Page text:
Curry said an unknown fact about Bond is: “He and I went to comedy school. Jerry Farber had a comedy school and cafe where he did comedy shows. Julian and I had been telling each other jokes for years, in 1984 he and I went to comedy school together,” Curry said.
“We both had a good sense of humor; and also, he was always so non-boastful, he was not brash… [or an] open, attention-getter like a lot of other… it was his gentle personality. He was so strong and so smart and so well-spoken,” Curry said.
Curry said that Bond was a principled leader.
“I was so proud when he became chair of the NAACP, he got them on the track of understanding what the issues were, whether it was Black men going to prison, he really brought the NAACP up to date,” Curry said.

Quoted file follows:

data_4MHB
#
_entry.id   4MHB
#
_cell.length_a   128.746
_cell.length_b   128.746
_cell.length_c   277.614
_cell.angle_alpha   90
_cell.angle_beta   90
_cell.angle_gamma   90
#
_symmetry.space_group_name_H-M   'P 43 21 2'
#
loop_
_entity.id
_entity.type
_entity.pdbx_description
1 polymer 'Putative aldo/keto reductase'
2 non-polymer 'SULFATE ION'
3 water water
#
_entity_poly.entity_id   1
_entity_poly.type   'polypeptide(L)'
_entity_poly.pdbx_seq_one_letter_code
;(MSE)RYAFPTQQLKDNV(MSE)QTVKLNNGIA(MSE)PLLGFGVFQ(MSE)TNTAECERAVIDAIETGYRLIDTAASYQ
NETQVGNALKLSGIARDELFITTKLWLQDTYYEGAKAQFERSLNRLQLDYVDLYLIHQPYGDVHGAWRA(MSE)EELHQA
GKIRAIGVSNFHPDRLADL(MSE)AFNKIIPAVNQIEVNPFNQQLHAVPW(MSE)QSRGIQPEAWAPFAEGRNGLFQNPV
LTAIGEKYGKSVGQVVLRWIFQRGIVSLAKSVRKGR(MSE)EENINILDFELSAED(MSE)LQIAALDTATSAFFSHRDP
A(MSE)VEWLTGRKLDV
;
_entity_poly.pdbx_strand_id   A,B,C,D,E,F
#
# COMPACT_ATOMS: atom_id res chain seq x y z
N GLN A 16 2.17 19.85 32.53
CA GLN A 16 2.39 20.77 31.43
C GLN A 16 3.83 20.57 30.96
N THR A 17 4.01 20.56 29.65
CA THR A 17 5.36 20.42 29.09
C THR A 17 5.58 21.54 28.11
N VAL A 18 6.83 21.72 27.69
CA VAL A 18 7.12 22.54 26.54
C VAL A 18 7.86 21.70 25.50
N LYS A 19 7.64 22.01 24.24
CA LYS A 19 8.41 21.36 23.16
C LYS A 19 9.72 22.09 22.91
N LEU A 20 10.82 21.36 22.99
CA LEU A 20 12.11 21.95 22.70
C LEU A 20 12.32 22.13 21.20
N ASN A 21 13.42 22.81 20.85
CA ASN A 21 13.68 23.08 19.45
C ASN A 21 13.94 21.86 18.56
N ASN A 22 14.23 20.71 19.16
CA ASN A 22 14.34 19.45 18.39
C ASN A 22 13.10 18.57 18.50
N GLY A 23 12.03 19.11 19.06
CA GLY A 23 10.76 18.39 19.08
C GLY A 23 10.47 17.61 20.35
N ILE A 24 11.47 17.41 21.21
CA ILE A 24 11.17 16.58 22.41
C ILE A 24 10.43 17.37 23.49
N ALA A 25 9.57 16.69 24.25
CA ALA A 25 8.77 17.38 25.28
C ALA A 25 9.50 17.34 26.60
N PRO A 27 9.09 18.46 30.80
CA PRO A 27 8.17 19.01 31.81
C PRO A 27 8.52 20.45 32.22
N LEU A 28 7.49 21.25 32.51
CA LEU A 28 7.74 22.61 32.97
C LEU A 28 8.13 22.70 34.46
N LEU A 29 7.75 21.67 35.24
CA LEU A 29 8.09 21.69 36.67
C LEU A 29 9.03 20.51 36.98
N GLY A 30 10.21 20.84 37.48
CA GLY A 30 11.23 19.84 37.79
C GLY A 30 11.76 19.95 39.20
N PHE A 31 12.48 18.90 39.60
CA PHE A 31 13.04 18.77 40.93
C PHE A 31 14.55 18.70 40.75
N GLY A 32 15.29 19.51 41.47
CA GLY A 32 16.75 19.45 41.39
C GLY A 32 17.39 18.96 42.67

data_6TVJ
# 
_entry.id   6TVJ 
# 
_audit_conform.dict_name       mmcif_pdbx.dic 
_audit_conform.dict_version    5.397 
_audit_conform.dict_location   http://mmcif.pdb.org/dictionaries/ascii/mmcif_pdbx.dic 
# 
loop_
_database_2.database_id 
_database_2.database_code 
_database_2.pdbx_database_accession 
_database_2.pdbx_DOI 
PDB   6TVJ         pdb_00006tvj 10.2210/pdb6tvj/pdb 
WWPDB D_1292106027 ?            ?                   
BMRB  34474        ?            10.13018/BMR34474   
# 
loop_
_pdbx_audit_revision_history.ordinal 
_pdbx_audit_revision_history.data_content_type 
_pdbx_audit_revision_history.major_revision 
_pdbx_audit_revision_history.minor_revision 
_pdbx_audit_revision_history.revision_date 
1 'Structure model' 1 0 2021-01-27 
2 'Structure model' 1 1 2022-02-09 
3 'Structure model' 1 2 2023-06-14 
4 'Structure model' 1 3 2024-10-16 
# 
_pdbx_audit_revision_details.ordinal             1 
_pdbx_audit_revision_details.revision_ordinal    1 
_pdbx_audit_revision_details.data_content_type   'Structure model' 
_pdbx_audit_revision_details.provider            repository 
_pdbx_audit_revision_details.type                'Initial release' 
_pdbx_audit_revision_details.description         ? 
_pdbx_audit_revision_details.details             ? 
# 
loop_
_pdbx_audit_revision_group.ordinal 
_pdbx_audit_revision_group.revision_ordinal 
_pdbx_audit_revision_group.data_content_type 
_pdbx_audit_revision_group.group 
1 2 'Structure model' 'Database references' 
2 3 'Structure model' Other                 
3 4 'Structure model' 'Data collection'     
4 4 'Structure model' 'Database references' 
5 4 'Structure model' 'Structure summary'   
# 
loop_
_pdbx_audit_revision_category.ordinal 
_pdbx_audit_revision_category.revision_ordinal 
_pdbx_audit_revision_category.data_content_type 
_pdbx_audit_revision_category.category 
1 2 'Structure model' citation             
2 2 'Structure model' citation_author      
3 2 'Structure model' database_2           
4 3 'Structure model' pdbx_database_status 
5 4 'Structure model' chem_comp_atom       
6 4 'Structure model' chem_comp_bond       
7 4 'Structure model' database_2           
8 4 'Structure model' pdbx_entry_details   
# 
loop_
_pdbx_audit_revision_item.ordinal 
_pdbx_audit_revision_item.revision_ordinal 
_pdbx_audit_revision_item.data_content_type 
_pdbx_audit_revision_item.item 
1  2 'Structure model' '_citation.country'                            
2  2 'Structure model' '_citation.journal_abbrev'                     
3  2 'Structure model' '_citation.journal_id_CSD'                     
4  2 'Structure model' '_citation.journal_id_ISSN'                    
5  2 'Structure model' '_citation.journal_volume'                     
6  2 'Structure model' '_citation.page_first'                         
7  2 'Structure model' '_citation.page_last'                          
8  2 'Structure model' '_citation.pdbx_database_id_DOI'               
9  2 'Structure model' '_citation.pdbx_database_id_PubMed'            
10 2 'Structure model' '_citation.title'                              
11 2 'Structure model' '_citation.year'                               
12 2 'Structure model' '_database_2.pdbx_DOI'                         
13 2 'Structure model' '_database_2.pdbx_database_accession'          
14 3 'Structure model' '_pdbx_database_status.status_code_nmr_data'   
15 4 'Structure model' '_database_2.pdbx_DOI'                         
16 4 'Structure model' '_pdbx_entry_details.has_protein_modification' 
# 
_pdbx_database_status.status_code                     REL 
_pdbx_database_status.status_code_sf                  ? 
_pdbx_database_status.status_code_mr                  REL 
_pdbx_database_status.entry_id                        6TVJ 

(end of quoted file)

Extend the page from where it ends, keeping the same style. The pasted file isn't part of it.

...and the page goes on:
“I knew the Bond family through my parents, who were both in the Civil Rights Movement. When I was a junior in high school, Julian Bond had announced he was running for President. That was the first political campaign I volunteered on… in 1976,” Carlotta Harrell, who has run for Henry County Commission and State School Superintendent, told Atlanta Progressive News.
“The campaign office and his brother’s office, James Bond had an office, near Morehouse College. They ran the campaign out of that office. I would go over there after school and volunteer,” Harrell said.
“He was going to run in 1976, but after months of trying to get where you needed to go, he actually withdrew and never actually participated in that run,” Harrell said.